Home > A Walk To Remember(10)

A Walk To Remember(10)
Nicholas Sparks

So things weren’t too terrible at first and really no worse than I had expected. It wasn’t until Lew and Angela showed up that everything really went sour.

They showed up a few minutes after we arrived. He was wearing that stupid T-shirt, Camels in his sleeve, and a glop of hair gel on his head. Angela hung all over him right from the beginning of the dance, and it didn’t take a genius to realize she’d had a few drinks before she got there. Her dress was really flashy—her mother worked in a salon and was up on all the latest fashions—and I noticed she’d picked up that ladylike habit called chewing gum. She really worked that gum, chewing it almost like a cow working her cud.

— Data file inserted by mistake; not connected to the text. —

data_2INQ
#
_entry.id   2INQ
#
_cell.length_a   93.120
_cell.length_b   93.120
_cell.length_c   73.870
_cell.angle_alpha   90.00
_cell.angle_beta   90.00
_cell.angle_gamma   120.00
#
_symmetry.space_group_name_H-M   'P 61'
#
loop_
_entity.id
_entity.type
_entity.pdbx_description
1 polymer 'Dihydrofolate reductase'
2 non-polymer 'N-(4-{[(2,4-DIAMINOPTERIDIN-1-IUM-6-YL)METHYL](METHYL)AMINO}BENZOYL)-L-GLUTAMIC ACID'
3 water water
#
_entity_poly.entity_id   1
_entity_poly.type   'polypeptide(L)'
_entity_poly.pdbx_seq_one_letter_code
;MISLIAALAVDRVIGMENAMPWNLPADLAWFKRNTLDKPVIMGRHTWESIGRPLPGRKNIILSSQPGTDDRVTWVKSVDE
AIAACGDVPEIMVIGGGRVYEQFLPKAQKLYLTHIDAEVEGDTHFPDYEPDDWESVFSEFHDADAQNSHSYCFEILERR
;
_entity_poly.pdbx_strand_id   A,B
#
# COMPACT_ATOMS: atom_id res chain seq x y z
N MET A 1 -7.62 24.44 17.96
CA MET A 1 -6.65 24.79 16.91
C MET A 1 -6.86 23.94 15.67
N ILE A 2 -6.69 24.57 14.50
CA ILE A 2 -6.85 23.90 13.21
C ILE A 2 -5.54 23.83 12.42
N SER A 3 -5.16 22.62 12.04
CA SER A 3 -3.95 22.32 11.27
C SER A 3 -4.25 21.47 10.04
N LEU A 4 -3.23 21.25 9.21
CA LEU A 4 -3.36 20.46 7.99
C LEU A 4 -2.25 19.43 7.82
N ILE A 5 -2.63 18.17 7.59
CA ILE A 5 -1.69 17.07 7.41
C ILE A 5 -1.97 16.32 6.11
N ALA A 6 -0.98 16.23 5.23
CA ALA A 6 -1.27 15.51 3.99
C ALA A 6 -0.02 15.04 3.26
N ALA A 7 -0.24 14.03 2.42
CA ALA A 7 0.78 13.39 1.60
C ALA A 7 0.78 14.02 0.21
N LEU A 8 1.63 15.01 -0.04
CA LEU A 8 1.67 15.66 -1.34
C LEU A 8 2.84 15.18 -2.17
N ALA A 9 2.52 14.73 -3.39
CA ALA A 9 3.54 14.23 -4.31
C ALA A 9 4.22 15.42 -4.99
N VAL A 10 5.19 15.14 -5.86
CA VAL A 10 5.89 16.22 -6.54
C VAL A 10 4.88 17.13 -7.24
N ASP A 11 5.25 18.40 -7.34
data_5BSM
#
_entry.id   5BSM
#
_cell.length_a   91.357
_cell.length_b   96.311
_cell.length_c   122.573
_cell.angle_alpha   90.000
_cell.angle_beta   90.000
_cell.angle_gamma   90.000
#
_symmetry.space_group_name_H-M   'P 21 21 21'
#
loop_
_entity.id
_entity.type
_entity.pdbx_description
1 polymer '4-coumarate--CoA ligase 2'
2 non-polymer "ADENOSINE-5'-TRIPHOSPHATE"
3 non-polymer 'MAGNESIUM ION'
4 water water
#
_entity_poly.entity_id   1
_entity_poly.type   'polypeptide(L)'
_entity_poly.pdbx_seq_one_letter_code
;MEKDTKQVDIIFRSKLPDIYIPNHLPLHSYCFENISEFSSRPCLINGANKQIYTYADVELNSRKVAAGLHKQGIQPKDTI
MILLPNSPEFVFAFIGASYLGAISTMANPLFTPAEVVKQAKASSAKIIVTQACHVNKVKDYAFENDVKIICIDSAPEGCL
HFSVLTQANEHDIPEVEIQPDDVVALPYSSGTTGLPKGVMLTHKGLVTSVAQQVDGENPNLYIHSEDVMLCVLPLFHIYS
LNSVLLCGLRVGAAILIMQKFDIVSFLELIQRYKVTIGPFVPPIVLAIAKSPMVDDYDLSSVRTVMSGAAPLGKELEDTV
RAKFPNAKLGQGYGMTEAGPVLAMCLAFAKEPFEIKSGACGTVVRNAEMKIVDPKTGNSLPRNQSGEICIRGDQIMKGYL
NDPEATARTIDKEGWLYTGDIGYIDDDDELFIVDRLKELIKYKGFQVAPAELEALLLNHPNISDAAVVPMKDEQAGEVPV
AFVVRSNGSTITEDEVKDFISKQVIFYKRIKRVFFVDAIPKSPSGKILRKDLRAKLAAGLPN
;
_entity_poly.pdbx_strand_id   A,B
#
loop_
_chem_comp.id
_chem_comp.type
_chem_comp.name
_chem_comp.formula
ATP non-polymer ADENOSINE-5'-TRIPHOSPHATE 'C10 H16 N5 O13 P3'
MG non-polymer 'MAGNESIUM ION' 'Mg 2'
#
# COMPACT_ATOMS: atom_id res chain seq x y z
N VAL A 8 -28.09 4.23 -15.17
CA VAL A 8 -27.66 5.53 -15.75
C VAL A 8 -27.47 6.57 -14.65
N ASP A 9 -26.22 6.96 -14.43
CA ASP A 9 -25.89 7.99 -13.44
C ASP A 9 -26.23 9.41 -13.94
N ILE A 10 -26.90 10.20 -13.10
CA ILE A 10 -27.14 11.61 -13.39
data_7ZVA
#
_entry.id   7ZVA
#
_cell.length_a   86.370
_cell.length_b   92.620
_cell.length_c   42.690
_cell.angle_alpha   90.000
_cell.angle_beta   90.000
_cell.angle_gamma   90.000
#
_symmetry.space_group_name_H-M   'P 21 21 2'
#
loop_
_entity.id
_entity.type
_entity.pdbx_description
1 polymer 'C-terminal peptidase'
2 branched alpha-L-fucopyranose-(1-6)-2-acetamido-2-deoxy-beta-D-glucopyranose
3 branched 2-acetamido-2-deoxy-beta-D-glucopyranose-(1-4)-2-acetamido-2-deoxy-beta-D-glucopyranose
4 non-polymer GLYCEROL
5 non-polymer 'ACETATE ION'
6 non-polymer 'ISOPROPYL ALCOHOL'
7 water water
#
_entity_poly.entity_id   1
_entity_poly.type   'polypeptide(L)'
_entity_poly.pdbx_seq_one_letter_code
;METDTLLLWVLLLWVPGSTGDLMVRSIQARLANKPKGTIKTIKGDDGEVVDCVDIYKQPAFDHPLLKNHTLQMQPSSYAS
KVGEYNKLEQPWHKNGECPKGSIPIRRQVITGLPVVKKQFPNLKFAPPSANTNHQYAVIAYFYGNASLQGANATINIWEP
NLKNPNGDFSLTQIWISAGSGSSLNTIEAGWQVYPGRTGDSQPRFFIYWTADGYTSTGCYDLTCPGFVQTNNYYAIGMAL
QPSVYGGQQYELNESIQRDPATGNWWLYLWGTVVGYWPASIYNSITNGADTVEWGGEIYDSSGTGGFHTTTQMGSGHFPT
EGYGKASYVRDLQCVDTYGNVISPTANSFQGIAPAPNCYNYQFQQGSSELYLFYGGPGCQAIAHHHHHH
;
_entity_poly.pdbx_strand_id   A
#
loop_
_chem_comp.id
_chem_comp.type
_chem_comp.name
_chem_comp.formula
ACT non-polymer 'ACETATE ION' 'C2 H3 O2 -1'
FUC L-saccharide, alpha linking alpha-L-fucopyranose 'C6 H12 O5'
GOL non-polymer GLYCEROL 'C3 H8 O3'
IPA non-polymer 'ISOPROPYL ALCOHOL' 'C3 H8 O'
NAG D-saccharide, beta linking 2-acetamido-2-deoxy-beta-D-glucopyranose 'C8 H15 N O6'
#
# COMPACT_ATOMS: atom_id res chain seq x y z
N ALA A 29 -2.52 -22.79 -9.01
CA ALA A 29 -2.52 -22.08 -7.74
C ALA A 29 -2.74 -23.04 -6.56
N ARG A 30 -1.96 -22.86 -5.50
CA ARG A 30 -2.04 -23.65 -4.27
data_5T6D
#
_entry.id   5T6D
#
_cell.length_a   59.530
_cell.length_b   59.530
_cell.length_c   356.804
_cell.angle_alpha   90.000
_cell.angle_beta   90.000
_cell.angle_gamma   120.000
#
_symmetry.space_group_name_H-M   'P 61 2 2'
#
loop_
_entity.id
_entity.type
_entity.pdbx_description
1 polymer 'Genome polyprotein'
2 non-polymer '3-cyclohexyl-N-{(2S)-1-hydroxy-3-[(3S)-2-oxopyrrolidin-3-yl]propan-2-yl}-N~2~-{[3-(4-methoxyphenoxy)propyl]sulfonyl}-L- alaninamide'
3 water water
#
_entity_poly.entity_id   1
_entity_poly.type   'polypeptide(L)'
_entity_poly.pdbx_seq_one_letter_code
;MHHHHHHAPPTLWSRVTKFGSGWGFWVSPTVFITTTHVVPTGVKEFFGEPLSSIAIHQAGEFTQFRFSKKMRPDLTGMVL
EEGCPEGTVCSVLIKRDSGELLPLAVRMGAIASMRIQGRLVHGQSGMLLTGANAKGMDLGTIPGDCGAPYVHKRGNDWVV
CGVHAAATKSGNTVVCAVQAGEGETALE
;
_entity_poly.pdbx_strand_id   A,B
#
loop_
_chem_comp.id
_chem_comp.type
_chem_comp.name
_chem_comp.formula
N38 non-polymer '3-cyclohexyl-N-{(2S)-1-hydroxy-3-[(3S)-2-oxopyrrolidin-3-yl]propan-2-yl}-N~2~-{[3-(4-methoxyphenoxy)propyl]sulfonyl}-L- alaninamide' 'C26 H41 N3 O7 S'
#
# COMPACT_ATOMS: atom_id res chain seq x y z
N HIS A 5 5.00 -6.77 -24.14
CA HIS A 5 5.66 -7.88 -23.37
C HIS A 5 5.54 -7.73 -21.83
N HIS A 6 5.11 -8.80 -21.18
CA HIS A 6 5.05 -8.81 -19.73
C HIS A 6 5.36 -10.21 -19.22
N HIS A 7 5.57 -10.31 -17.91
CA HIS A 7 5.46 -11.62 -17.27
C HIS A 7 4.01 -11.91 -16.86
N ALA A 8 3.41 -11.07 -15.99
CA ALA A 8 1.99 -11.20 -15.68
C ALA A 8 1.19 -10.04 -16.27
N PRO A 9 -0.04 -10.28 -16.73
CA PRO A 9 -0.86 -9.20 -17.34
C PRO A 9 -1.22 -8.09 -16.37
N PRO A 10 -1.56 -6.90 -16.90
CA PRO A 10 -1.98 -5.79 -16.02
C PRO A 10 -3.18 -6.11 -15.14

Well, good old Lew spiked the punch bowl, and a few more people started getting tipsy. By the time the teachers found out, most of the punch was already gone and people were getting that glassy look in their eyes. When I saw Angela gobble up her second glass of punch, I knew I should keep my eye on her. Even though she’d dumped me, I didn’t want anything bad to happen to her. She was the first girl I’d ever French-kissed, and even though our teeth clanked together so hard the first time we tried it that I saw stars and had to take aspirin when I got home, I still had feelings for her.

So there I was, sitting with Jamie, barely listening as she described the wonders of Bible school, watching Angela out of the corner of my eye, when Lew spotted me looking at her. In one frenzied motion he grabbed Angela around the waist and dragged her over to the table, giving me one of those looks, the one that “means business.” You know the one I’m talking about.

“Are you staring at my girl?” he asked, already tensing up.

“No.”

“Yeah, he was,” Angela said, kind of slurring out the words. “He was staring right at me. This is my old boyfriend, the one I told you about.”

His eyes turned into little slits, just like Hegbert’s were prone to do. I guess I have this effect on lots of people.

“So you’re the one,” he said, sneering.